Monthly Archives: November 2012

Ice and "complex organic materials" on Mercury’s poles

This is one of those perplexing astronomical news that make history and I can’t but mention. US scientists have found, with the help of scout satellite MESSENGER,  that not just suspected Mercury’s polar water ice (in shadowed craters) is indeed that but also that confusing dark regions around it are complex organic materials, possibly darkened by the intense solar radiation that bathes the small inner planet. 

The team found that the probe’s reflectance measurements, taken via laser altimetry, matched up well with previously mapped radar-bright regions in Mercury’s high northern latitudes. Two craters in particular were bright, both in radar and at laser wavelengths, indicating the possible presence of reflective ice. However, just south of these craters, others appeared dark with laser altimetry, but bright in radar.

This confused scientists for a while but eventually they realized that the puzzling regions actually hold water ice at a meter’s depth into the soil, where the heat of the sun can’t reach so easily. 
Radar-reflectant regions (ice) show in yellow
The most interesting part however is that the astronomers are almost certain now that the dark material must be complex organic matter, darkened by the extreme solar radiation.
Is there life in Mercury? 
Source: Science Daily.
Ref studies: 
  1. David A. Paige, Matthew A. Siegler, John K. Harmon, Gregory A. Neumann, Erwan M. Mazarico, David E. Smith, Maria T. Zuber, Ellen Harju, Mona L. Delitsky, and Sean C. Solomon. Thermal Stability of Volatiles in the North Polar Region of Mercury. Science, 29 November 2012 DOI: 10.1126/science.1231106
  2. Gregory A. Neumann, John F. Cavanaugh, Xiaoli Sun, Erwan M. Mazarico, David E. Smith, Maria T. Zuber, Dandan Mao, David A. Paige, Sean C. Solomon, Carolyn M. Ernst, and Olivier S. Barnouin. Bright and Dark Polar Deposits on Mercury: Evidence for Surface Volatiles. Science, 29 November 2012 DOI: 10.1126/science.1229764

Posted by on November 30, 2012 in astronomy, biology, chemistry, science, Solar System


Asturian internal genetic barriers for both uniparental markers (revised)

¡Bumped because of correction and updates that markedly change the original!

Formal correction (Nov 29):

All what I said about not testing for G2a seems incorrect because one individual with this lineage was reported in the Oviedo district. This leaves 21 F(xG2a,K) individuals (15 of them from the Avilés district, making 20% of the local gene pool) in the mystery zone. They could still be other G subclades (but rare in Iberia or elsewhere in Europe), H (but normally thought as restricted to Roma People in Europe) or F* (F-other). 

Some rare F clades have been reported in Europe before but never in such large numbers, I believe. Sadly the authors mention for comparison old (2004-06) studies of the Caucasus, etc. which appear not to have tested for G, leading me to think (with the help of awfully presented, or rather hidden, raw data) that they had not tested for G2a. 

The seem to have done it after all. Thanks for noticing to Jean.

Follows original entry and update (bottom) with haplogroup frequencies (based on the work of Jean Lohizun, who sorted up the raw lists into something you can at least count).

_____________________________ . . . _____________________________

Original entry (Nov 28):

This new paper on the genetics of Asturias (Iberia) seems to be of limited interest because the authors only appear interested in statistical inference, instead of properly reporting basic data as primary social service of their publicly paid research effort. They also seem dead set into not testing for well known Iberian lineages like Y-DNA G2a (or even G, never mind discerning subclades of E) something that was already obvious in their previous attempt with mtDNA, and seem oblivious to some of the most important work on the population (haploid) genetics of the Iberian Peninsula such as Adams 2008.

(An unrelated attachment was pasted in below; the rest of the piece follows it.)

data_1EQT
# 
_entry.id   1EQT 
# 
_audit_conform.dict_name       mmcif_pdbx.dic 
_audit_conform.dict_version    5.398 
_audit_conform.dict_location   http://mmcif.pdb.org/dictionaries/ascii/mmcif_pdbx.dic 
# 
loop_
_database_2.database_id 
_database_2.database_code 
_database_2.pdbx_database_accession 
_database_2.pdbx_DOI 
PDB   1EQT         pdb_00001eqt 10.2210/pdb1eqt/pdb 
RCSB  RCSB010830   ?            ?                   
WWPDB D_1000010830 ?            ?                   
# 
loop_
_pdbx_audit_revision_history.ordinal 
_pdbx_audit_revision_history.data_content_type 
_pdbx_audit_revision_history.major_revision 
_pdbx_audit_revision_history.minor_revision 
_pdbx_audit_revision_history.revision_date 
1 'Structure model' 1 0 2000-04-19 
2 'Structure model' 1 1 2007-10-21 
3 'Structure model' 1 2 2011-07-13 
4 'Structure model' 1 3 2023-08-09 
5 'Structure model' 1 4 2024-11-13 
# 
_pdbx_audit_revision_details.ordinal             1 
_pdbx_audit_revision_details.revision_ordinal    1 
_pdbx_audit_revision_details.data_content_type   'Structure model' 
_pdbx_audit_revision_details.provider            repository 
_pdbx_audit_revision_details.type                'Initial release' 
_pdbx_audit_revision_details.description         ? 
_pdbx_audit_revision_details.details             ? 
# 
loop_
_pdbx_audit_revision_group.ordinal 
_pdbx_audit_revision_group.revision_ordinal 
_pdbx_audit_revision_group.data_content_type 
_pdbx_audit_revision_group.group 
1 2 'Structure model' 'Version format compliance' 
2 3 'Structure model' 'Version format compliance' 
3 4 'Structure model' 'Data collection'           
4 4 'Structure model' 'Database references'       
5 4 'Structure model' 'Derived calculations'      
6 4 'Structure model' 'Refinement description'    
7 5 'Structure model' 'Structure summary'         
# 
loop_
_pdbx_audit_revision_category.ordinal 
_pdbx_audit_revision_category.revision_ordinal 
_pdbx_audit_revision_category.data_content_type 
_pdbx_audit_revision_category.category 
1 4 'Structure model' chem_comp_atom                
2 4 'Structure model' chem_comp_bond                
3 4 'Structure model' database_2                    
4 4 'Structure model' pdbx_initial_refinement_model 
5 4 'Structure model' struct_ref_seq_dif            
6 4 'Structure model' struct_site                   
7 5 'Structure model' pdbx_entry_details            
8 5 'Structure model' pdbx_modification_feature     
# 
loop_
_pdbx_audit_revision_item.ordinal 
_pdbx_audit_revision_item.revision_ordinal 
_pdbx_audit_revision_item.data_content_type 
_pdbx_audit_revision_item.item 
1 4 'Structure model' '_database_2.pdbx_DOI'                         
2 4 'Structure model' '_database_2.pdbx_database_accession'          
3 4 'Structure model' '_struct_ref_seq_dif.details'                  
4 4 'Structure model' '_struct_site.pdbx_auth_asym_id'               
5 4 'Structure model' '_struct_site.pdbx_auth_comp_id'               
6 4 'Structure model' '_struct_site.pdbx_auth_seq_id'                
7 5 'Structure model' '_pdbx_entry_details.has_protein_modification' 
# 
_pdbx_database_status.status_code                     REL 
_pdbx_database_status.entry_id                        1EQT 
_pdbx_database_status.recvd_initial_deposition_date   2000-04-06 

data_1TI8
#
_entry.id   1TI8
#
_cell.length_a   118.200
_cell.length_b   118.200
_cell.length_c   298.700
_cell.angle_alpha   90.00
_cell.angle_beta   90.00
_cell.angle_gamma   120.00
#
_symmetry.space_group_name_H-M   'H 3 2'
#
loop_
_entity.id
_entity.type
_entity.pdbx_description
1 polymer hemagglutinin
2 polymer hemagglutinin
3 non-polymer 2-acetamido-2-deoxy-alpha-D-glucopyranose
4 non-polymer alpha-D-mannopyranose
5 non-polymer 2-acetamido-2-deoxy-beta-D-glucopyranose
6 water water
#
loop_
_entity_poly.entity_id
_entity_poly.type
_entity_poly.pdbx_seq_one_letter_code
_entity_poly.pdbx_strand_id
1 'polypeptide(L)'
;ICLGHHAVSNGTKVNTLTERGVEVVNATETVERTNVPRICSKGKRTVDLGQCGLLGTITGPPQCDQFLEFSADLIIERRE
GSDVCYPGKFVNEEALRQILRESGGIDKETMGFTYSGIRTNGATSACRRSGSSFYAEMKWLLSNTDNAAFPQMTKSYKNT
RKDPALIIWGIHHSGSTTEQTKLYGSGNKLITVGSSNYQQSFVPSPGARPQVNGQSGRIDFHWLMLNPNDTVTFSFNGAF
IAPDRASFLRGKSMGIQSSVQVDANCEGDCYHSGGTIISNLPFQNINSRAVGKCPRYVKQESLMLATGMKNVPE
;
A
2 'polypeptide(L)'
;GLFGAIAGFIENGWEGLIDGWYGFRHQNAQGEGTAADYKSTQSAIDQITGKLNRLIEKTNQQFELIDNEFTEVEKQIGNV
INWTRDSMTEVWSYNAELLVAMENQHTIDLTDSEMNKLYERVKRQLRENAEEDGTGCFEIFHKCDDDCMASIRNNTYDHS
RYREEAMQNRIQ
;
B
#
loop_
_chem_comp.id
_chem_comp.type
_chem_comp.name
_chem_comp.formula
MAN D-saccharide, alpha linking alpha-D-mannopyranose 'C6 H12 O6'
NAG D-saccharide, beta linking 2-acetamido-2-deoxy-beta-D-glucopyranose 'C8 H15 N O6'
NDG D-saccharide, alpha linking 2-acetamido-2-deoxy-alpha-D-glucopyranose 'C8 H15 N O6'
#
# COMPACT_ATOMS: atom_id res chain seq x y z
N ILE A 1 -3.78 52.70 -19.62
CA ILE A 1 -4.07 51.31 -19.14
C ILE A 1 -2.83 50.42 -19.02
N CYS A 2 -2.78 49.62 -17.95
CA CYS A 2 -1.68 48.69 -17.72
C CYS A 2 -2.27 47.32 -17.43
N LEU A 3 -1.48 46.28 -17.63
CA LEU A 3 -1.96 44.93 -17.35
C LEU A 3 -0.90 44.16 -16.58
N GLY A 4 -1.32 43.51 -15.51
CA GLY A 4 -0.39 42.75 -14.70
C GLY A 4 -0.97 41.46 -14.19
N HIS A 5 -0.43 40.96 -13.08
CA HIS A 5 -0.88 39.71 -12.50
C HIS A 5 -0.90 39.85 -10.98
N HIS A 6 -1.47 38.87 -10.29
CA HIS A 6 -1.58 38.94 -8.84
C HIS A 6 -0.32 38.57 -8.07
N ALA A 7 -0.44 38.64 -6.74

Still it may be of interest for data miners but be warned that all the haplogroup data is only available as long unsorted PDF lists in the supplemental material (mtDNA list download, Y-DNA list download).

Antonio F. Pardiñas et al., Assessing the Genetic Influence of Ancient Sociopolitical Structure: Micro-differentiation Patterns in the Population of Asturias (Northern Spain). PLoS ONE 2012. Open access → LINK [doi:10.1371/journal.pone.0050206]
Maybe the only highlight of the study is that the authors infer some genetic barriers within Asturias, especially segregated seem to be the coastal district of Avilés (3) and the mountain miner districts so-called Southern Oviedo and Caudal (5, 9), also including the Narcea (2) district for matrilineages (mtDNA). Meanwhile the largely Galician-speaking Eastern district of Eo-Navia (1) appears segregated only for patrilineages (Y-DNA). 

Figure 2. Map of Asturias showing the SAMOVA group division coupled with the inferred barriers to gene flow.
show results for the mtDNA data (A) and NRY data (B). Thin lines
indicate division in the SAMOVA analysis but no actual barrier
inference, while inferred barriers between groups are shown by strong
. Bootstrap value for each of the barriers is shown next to it and
only those with values equal or higher than 70 are shown.

The authors find hard to understand the genetic distinctiveness of Avilés district and talk wildly about “basal F” (probably G2a but why did not you test for that?!) Haplogroup G is relatively rare in Asturias but common for example in Portugal or Ibiza, being surely an indicator of Neolithic-derived settlement (found in ancient DNA from Occitan and Catalan Cardium Pottery sites and is also the lineage of the famous Alpine mummy Ötzi, probably also of Cardial ancestry). However, as you may know, no Cardium pottery is known so far to the North or West, so it may indicate a post-Neolithic resettlement of some sort.